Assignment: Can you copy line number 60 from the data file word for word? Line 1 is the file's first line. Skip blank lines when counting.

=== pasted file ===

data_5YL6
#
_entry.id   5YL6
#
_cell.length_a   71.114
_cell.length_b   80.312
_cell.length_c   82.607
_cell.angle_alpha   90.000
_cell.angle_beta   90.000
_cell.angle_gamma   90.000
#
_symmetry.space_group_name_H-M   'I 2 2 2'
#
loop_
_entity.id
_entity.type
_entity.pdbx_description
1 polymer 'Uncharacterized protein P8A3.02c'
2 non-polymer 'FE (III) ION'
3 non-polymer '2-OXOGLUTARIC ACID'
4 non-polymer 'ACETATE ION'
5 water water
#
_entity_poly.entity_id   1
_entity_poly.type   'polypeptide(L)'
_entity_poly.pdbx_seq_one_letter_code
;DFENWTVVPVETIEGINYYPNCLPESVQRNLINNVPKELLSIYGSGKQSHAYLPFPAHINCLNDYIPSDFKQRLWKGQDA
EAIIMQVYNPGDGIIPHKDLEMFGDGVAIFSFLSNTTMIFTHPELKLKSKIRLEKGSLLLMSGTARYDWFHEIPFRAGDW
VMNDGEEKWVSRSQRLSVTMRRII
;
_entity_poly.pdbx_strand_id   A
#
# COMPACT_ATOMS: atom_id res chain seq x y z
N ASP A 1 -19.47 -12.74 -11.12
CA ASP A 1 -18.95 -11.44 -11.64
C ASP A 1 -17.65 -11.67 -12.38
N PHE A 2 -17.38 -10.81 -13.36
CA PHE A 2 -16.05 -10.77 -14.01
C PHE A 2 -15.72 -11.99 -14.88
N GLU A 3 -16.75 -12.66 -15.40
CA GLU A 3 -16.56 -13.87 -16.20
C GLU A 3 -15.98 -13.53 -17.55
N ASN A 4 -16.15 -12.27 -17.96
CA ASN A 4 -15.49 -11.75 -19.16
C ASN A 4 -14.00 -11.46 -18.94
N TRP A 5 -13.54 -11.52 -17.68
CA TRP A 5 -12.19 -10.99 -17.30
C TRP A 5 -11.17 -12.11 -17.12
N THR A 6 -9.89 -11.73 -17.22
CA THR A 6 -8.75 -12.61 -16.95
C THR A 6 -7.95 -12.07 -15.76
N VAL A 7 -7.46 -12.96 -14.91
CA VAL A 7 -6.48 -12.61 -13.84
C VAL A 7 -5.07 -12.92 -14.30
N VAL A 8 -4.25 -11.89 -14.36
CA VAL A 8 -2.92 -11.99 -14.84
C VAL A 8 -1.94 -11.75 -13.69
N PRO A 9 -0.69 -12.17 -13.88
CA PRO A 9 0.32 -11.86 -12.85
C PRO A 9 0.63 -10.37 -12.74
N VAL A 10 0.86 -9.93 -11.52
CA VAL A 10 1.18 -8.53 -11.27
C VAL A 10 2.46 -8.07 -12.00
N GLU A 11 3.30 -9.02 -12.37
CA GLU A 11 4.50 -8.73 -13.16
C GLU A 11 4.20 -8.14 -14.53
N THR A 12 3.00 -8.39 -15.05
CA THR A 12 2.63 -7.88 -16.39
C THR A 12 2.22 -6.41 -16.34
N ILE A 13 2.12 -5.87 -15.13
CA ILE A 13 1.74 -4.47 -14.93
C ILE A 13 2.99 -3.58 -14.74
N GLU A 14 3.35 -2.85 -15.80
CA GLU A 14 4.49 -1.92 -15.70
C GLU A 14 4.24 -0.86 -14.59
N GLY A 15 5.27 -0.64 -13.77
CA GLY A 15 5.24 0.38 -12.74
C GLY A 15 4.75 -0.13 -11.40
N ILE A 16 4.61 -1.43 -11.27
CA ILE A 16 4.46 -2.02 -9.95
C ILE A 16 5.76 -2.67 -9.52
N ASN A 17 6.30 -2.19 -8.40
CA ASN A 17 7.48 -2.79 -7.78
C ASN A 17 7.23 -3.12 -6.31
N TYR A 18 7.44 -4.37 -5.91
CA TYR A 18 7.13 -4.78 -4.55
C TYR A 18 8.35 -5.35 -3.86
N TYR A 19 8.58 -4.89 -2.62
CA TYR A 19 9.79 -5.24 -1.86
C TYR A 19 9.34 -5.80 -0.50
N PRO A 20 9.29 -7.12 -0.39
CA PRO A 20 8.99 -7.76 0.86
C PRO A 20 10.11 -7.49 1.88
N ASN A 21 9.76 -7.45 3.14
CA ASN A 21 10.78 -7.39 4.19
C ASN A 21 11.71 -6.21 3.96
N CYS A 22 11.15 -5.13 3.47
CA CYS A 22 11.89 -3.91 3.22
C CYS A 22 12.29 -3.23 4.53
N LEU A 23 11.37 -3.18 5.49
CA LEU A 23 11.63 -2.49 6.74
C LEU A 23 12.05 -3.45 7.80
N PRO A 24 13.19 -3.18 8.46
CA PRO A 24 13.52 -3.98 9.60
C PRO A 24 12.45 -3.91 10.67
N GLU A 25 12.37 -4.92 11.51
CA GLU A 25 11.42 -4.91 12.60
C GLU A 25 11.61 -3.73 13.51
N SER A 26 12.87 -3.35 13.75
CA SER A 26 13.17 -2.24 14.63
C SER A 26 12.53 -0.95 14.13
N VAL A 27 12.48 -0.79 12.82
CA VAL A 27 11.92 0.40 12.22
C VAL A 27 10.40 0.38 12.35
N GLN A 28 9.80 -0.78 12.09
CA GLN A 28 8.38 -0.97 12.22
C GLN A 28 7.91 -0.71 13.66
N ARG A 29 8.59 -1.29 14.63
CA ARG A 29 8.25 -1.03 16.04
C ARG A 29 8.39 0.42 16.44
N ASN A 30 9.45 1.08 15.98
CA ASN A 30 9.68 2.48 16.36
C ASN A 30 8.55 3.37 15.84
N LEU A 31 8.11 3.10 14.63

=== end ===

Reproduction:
C PRO A 9 0.63 -10.37 -12.74